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  • labetalol hydrochloride australia The AT hook motif is

    2024-06-12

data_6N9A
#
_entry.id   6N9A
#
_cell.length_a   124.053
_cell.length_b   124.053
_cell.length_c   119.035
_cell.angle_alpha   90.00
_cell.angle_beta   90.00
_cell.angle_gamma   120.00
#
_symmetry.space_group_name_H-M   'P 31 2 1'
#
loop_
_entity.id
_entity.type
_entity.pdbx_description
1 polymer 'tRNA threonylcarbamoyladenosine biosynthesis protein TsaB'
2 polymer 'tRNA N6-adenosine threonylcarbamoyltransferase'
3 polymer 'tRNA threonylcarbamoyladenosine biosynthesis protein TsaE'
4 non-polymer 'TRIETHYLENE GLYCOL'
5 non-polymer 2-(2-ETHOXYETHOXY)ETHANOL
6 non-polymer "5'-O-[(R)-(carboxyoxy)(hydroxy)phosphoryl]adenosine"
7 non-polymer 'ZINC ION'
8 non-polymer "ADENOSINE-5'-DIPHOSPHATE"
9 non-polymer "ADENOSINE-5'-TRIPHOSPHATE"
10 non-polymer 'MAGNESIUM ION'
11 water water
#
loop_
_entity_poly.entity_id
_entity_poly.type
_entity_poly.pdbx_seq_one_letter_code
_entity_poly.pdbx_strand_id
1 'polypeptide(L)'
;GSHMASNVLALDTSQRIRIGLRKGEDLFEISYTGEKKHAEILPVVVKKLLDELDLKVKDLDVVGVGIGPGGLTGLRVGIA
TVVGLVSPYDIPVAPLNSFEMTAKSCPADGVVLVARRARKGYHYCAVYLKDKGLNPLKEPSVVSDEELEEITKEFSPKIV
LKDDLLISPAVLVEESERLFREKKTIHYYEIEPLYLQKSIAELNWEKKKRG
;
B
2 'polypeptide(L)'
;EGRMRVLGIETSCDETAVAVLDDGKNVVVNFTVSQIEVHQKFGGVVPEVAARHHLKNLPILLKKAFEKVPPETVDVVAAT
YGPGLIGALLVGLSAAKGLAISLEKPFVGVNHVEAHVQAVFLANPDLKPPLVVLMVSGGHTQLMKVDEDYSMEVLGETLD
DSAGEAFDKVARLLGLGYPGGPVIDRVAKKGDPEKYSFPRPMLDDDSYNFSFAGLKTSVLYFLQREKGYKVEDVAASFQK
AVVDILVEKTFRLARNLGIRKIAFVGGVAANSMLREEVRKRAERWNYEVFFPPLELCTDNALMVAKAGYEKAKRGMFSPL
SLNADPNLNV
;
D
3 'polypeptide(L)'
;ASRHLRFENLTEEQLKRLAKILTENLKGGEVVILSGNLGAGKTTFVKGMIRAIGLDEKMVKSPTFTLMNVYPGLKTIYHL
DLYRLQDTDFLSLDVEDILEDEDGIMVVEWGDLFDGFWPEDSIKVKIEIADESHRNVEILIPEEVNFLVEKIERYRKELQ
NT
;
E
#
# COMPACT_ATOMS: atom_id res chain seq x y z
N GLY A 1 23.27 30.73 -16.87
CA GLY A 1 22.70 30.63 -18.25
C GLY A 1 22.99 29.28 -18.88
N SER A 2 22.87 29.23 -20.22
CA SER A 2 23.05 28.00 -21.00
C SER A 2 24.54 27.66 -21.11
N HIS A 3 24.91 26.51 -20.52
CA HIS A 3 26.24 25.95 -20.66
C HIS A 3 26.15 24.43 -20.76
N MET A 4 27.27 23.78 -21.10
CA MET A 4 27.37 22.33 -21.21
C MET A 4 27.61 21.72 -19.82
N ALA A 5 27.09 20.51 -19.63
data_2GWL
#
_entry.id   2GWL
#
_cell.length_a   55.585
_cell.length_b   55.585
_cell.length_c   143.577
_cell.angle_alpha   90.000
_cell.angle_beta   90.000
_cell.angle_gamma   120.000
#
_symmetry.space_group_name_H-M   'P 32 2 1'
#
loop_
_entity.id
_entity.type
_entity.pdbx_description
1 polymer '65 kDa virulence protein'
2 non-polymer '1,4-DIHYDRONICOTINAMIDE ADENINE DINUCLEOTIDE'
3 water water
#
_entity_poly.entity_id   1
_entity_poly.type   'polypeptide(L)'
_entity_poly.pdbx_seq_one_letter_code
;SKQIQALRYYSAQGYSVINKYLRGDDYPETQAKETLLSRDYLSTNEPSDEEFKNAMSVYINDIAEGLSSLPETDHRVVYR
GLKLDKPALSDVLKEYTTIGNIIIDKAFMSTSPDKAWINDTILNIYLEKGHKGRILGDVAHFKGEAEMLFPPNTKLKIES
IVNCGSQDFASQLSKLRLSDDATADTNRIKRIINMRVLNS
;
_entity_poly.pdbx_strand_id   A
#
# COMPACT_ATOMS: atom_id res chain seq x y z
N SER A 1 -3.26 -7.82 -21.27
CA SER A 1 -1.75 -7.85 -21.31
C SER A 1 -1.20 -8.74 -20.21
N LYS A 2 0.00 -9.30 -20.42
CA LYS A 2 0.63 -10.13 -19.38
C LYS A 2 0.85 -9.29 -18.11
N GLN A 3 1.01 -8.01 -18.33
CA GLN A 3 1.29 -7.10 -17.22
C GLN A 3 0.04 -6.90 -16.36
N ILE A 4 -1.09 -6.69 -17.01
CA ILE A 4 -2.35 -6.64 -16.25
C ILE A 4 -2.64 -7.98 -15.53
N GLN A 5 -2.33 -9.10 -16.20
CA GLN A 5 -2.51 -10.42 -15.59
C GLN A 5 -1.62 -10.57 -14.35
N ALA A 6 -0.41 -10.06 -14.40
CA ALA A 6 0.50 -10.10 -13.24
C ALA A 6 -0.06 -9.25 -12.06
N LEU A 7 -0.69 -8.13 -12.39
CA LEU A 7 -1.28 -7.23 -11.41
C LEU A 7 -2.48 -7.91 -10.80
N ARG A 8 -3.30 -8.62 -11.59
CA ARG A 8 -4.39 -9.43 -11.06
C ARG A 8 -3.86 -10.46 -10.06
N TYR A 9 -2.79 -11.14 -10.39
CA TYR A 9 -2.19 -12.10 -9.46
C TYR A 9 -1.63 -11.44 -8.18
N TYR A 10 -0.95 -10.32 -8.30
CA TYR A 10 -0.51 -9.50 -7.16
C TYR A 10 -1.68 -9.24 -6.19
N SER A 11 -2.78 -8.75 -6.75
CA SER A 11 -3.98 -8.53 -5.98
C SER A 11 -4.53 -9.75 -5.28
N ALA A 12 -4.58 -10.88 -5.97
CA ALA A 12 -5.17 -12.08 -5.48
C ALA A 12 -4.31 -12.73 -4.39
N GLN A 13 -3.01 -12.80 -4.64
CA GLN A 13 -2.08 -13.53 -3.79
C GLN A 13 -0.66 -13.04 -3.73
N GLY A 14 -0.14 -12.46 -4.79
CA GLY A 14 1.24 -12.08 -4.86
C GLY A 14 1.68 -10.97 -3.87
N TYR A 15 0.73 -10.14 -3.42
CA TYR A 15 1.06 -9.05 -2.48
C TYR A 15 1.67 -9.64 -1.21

The AT-hook motif is highly conserved in evolution from bacteria to humans and is found in one or more copies in a large number of other, non-HMGA, proteins, many of which are transcription factors or are involved in chromatin remodeling [8]. For example, AT-hook peptide motifs are essential components of the multiprotein, ATP-dependent chromatin remodeling complexes or “machines” found in yeast, slime mold, insect, plant and mammalian cells. Specifically, AT-hooks are found in the Rsc-1 and Rsc-2 proteins of the Saccharomyces RSC chromatin remodeling complex [28]; the multifunctional CbfA remodeling protein of Dictyostelium[94]; the largest protein subunit of the NURF chromatin remodeling complex of Drosophila[170]; the SPLAYED protein of Arabidopsis[155]; the APRIN chromatin remodeling protein of mammals [96]; the human MRN remodeling complex involved in double strand break repair [167]; and both the BRM/SNF2α and the BRG-1/SNF2β ATPase proteins of the human SWI/SNF-like complexes [21,150]. Furthermore, and most importantly, site-specific mutagenesis studies have demonstrated that when the AT-hook peptide motifs of the human BRG1 protein are deleted or mutated, both the nucleosome-binding and the ATP-dependent chromatin remodeling activities of the SWI/SNF complex were destroyed or greatly attenuated [21]. Together these findings suggest that most, if not all, of the major ATP-dependent chromatin remodeling complexes in eukaryotic labetalol hydrochloride australia contain proteins with functional AT-hooks that are involved in binding to nucleosomes in a manner similar to that of the HMGA proteins themselves. It thus seems likely that in vivo there is an intimate, and perhaps reciprocal, interaction between the AT-hook motifs of the HMGA proteins and those of the ATP-dependent chromatin remodeling machines in nuclear processes that require alterations in nucleosome structure. There are numerous cases in which HMGA proteins have been linked to localized changes in chromatin structure that are coupled with concomitant alterations in the phenotypic characteristics of cells. Perhaps the best documented example involves the complex molecular and phenotypic cellular changes that follow virus infection. Healthy cells do not normally produce type I interferons (IFN-α and IFN-β), secreted proteins of the innate immune response that interfere with viral replication and help block the spread of viruses to uninfected cells. Soon after viral infection, however, cells undergo a marked phenotypic change and start producing copious quantities of IFN-β followed about 24 h later by a rapid postproduction turnoff. Double-stranded RNA produced during the viral life cycle induces assembly of an HMGA-containing enhanceosome on the promoter of the IFN-β gene and the initiation of mRNA transcription [157]. The intricate mechanics and multiple steps involved in the assembly/disassembly of the IFN-β enhanceosome during interferon turn on/off have been described in detail [5,99]. HMGA1 is a key player in coordinating enhanceosome assembly/disassembly and initiates the transcription activation process by binding to, and straightening, a short run of A/T-residues in naked DNA located between two well-positioned nucleosomes on the IFN-β promoter [5,47,157,172,173]. The bound HMGA1 then assists in recruiting a number of transcription factors (IRF-1, p50, p65 and ATF-2/c-Jun) to an array of binding site on the naked DNA and coordinates the formation of the enhanceosome [172]. The stereospecific surface of the enhanceosome then recruits the GCN5 histone acetyltransferase (HAT) complex which acetylates histones on both of the adjacent nucleosomes but without altering their positions. GCN5 also acetylates a specific residue (K71) in the HMGA1 protein which strengthens the protein–protein interactions within the enhanceosome and is crucial for maintaining its stability during the transcription process [99,100]. Next, an SWI/SNF nucleosome remodeling complex and another HAT enzyme (CBP) are recruited to the enhanceosome. As a result of SWI/SNF remodeling activity, one of the two positioned nucleosomes moves or “slides” 37 bp downstream on the promoter, unmasking the TATA box and allowing TBP/RNA polymerase II holoenzyme recruitment and initiation of robust mRNA transcription [92,93]. Continuous acetylation of K71 on HMGA1 is required for transcription since deacetylation of this residue followed by acetylation of an adjacent lysine (K65) on the proteins by CBP leads to enhanceosome disruption and the termination of transcription [102–104]. Thus, dynamic acetylation/deacetylation of specific residues on the HMGA1 protein has been proposed to act as a regulatory “switch” controlling the stabilization/disruption of the IFN-β enhanceosome. A potential caveat to this idea comes, however, from recent structural studies which have provided a complete atomic model of the protein–DNA interface of the IFN-β enhanceosome (reviewed in [115]). These studies demonstrate that the fully assembled enhanceosome cannot accommodate the HMGA1 protein since the minor grooves of all of its potential binding sites are either sterically blocked by other proteins or are too narrow to accommodate binding of the protein's AT-hooks. Therefore HMGA1 is unlikely to be a part of the final enhanceosome assembly. A possible explanation for this apparent discrepancy is that HMGA1 acts as a DNA molecular chaperone during enhanceosome assembly and, following its formation, dissociates from the final complex. Such a “hit-and-run” mode of transcriptional regulation has been proposed for the HMGB family of proteins [6], as will be discussed below.